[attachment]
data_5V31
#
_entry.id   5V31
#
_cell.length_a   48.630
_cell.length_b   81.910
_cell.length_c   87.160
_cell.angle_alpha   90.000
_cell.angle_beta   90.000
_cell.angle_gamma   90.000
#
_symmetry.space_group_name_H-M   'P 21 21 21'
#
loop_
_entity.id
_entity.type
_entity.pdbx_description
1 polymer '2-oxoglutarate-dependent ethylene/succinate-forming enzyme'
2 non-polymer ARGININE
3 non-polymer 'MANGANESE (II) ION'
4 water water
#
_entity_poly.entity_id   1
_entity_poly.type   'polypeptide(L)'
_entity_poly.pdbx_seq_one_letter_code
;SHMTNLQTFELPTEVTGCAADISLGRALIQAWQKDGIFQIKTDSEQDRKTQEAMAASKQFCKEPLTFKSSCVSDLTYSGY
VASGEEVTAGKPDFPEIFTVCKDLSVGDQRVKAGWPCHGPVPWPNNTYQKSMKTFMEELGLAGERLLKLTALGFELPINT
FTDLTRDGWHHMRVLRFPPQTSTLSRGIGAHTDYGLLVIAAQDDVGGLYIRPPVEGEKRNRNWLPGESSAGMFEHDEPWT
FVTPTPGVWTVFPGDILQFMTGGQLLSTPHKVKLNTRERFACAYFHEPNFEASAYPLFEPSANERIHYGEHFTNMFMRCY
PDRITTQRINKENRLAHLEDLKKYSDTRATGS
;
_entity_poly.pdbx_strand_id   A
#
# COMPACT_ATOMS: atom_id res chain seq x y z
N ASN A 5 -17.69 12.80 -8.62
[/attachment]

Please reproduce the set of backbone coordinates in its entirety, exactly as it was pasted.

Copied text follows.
data_5V31
#
_entry.id   5V31
#
_cell.length_a   48.630
_cell.length_b   81.910
_cell.length_c   87.160
_cell.angle_alpha   90.000
_cell.angle_beta   90.000
_cell.angle_gamma   90.000
#
_symmetry.space_group_name_H-M   'P 21 21 21'
#
loop_
_entity.id
_entity.type
_entity.pdbx_description
1 polymer '2-oxoglutarate-dependent ethylene/succinate-forming enzyme'
2 non-polymer ARGININE
3 non-polymer 'MANGANESE (II) ION'
4 water water
#
_entity_poly.entity_id   1
_entity_poly.type   'polypeptide(L)'
_entity_poly.pdbx_seq_one_letter_code
;SHMTNLQTFELPTEVTGCAADISLGRALIQAWQKDGIFQIKTDSEQDRKTQEAMAASKQFCKEPLTFKSSCVSDLTYSGY
VASGEEVTAGKPDFPEIFTVCKDLSVGDQRVKAGWPCHGPVPWPNNTYQKSMKTFMEELGLAGERLLKLTALGFELPINT
FTDLTRDGWHHMRVLRFPPQTSTLSRGIGAHTDYGLLVIAAQDDVGGLYIRPPVEGEKRNRNWLPGESSAGMFEHDEPWT
FVTPTPGVWTVFPGDILQFMTGGQLLSTPHKVKLNTRERFACAYFHEPNFEASAYPLFEPSANERIHYGEHFTNMFMRCY
PDRITTQRINKENRLAHLEDLKKYSDTRATGS
;
_entity_poly.pdbx_strand_id   A
#
# COMPACT_ATOMS: atom_id res chain seq x y z
N ASN A 5 -17.69 12.80 -8.62